Until recently, hypertension was considered entirely the result of arterial and renal disease. Although the mechanism whereby such disease caused hypertension was unknown, the almost constant association of the symptom and such lesions seemed to justify such a conclusion. This was in accord with the still dominant tradition of the continental school; namely, that an abnormal function must necessarily be the result of a morphologic tissue change. It is becoming increasingly apparent, however, that an association of a lesion with a functional change does not always necessarily imply that this change is the result of the lesion. The lesion may represent an end-result of influences in which the functional change is the main or an important factor.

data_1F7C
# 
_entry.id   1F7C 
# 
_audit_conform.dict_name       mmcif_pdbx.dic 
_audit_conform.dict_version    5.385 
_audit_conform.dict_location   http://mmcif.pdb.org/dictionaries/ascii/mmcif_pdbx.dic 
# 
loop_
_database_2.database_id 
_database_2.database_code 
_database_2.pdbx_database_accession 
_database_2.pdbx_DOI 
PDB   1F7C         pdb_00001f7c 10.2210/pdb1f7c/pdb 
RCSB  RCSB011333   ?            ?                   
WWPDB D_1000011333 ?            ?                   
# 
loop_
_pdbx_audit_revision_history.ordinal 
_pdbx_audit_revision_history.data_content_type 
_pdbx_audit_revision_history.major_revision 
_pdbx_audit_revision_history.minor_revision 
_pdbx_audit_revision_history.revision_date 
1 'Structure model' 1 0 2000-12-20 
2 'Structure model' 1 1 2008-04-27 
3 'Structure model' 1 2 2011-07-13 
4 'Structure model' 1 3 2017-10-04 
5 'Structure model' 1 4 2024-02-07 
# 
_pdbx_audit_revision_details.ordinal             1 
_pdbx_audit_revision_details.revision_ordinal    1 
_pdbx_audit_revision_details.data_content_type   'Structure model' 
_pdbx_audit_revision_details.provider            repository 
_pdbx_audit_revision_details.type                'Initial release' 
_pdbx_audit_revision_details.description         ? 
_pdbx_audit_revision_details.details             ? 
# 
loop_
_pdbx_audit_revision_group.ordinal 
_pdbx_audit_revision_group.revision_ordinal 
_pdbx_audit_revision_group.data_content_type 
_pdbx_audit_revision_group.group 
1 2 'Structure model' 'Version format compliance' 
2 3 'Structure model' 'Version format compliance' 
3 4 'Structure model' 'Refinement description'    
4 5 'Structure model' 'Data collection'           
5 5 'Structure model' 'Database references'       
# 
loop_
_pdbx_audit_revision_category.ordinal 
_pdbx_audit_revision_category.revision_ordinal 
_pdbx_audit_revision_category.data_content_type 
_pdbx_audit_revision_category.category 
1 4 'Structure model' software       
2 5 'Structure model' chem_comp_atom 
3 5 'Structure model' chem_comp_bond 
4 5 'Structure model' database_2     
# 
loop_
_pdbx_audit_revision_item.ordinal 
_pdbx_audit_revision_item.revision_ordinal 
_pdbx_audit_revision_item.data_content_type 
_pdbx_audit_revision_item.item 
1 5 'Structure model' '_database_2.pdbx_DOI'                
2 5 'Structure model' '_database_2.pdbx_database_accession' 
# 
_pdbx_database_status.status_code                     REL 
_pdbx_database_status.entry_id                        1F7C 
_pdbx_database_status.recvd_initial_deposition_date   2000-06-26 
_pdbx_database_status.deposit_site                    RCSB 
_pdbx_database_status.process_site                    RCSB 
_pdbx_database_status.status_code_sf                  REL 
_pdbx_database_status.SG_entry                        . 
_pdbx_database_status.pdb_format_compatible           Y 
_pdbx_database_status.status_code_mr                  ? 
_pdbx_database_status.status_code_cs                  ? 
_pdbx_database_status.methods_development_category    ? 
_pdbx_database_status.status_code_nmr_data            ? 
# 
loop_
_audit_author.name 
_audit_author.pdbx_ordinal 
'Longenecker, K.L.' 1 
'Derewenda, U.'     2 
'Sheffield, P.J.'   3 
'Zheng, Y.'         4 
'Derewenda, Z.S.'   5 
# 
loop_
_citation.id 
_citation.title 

Correlation of pathologic evidence and clinical data furthermore revealed striking discrepancies: 1. Hypertension was present although at postmortem there was little evidence of arterial or vascular disease. Such cases are by no means